GoT Takeaways: Ep. 1
On Sunday the 2 year wait for the return of Game of Thrones finally came to an end. Now, unless you’ve been cryogenically frozen like Austin Powers for the past 10 years, you’re aware that Game of Thrones is the most trendy show on the planet. Sunday’s episode kicked off the hit series’ 8th and final season, and the episode consisted of events that that we pretty much all saw coming.
First off, half the episode was a tea-party-like rendezvous in Winterfell where many of the main characters who haven’t seen each other in years once again crossed paths. Now, it’s not obscure for the first episode to primarily set up the rest of the season, but the amount of time spent on it didn’t thrill me.
Apart from the seemingly never-ending chit-chat amongst old friends, there were actually a few important events that took place during the episode. Theon returned the favor and liberated Yara from their murderous uncle Euron unexpectedly. Coming to his sister’s rescue was another step forward in the director of some form of redemption for Theon’s character. With this being said, I don’t believe his character can ever fully be redeemed unless he sacrifices himself to save the life of a Stark, most likely Bran since his fall from grace began when he claimed to have burnt the crippled-little fella to a crisp.
Last but not least, I’d like to talk about the scene we’ve all been waiting for, Sam revealing to Jon his true identity. I was a bit surprised of how early into the season the reveal took place, but since there is only going to be 6 episodes it makes sense getting the elephant-in-the-room out of the way early on. With that being said, I thought the scene was a bit underwhelming.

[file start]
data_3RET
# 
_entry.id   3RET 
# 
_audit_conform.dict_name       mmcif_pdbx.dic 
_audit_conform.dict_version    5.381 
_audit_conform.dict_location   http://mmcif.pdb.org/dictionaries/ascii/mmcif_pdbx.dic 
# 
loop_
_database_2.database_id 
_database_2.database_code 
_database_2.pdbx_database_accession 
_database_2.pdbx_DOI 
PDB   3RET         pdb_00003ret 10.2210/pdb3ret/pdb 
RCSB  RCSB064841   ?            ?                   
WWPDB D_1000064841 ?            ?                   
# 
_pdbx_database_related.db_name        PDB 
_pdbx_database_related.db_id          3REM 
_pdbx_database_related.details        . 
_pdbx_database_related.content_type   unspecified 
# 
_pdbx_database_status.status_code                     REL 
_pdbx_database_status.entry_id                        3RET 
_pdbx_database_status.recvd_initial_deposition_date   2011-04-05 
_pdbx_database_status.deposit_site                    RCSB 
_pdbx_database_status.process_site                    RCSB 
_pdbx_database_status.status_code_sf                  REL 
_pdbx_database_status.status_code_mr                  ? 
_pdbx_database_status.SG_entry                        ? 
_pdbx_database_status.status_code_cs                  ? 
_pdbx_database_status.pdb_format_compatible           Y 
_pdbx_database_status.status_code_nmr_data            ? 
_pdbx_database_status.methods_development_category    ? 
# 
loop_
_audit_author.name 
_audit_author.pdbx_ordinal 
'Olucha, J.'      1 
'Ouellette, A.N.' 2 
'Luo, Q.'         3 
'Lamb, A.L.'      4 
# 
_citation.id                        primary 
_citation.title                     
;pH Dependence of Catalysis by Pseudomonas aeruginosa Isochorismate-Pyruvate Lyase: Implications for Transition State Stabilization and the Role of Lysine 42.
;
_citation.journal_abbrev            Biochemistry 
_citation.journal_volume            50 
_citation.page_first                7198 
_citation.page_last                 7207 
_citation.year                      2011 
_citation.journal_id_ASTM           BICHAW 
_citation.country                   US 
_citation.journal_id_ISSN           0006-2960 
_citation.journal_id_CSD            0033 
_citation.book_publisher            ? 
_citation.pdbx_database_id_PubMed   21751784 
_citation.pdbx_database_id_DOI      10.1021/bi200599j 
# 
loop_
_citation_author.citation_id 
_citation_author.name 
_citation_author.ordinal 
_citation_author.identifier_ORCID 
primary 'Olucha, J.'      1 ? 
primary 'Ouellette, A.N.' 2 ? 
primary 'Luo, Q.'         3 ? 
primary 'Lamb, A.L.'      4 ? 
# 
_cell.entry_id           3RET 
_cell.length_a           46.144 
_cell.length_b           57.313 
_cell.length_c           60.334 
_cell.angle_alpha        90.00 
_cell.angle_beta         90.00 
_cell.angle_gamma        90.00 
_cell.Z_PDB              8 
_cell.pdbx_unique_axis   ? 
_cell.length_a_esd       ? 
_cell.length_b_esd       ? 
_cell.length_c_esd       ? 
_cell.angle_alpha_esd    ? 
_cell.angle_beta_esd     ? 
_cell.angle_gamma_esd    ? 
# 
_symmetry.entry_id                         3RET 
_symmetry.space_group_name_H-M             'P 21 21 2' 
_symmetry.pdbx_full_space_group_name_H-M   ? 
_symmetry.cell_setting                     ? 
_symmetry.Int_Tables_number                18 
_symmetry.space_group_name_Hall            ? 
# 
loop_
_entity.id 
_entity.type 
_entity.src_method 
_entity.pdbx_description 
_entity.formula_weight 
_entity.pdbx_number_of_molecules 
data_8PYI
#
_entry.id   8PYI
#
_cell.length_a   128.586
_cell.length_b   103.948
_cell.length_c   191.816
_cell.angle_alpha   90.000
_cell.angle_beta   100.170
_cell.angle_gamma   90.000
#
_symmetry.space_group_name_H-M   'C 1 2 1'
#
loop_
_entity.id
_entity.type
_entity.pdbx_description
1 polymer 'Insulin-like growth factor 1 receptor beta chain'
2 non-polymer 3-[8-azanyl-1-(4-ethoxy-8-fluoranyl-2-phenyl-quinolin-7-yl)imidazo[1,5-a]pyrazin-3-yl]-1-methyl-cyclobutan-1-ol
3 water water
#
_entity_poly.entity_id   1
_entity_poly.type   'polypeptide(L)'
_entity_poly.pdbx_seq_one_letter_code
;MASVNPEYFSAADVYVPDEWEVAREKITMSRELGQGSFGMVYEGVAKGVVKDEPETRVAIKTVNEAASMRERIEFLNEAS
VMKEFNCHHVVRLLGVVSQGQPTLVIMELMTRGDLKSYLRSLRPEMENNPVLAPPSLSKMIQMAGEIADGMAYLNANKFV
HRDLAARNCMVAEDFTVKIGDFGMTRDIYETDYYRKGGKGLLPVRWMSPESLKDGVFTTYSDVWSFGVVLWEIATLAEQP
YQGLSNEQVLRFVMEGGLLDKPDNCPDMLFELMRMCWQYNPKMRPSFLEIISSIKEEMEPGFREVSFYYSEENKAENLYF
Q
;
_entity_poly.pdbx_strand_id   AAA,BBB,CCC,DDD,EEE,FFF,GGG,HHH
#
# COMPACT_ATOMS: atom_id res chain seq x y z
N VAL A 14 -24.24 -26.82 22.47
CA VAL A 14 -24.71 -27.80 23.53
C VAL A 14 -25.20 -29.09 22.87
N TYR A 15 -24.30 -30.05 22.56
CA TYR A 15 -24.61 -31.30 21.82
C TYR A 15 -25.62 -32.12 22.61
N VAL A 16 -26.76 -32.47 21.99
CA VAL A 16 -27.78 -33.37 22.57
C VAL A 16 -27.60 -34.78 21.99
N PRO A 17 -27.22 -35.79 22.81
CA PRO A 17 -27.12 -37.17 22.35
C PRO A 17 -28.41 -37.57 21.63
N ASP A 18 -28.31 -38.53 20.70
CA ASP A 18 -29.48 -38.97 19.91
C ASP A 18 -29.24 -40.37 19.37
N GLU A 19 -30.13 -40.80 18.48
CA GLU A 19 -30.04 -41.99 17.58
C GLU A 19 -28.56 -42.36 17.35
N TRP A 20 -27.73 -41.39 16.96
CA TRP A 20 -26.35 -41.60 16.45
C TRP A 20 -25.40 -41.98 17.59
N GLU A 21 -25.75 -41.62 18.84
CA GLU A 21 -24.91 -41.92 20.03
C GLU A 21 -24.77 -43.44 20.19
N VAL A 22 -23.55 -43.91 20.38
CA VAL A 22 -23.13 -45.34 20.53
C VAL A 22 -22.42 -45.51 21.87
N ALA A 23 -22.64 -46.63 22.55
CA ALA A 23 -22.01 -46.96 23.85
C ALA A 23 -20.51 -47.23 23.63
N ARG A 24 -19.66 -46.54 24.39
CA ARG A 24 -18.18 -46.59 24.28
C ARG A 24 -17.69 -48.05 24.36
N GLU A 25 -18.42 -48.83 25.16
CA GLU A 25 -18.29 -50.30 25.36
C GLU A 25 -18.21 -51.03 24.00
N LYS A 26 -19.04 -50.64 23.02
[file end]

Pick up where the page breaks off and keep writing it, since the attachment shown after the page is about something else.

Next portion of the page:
The amount of hype that is surrounding this last season will be hard to live up to, and we’ve seen many popular shows crumble under the pressure of it’s fans, in the attempt to give them that awe-inspiring send-off. The most notable example of this is another HBO classic, The Sopranos, where creator David Chase left the ending up to our own interpretations, and has been on the creative hot-seat ever since. I don’t see GOT showrunners David Benioff and Dan Weiss taking that approach, as I think Game of Thrones has proven to be the most consistently well-written and shocking series in the history of television. Time after time this show has completely pulled the rug out from under us and left us thinking “What the fuck.” It will be hard to wrap up the show in a surprising fashion since we know all the dogs in the fight for power, and I think the only real way to completely shock us is if someone besides Jon or Dany ends up sitting on the Iron Throne. Personally, I’m a person who enjoys watching the world burn, so I’ll be pulling for Cersei all season.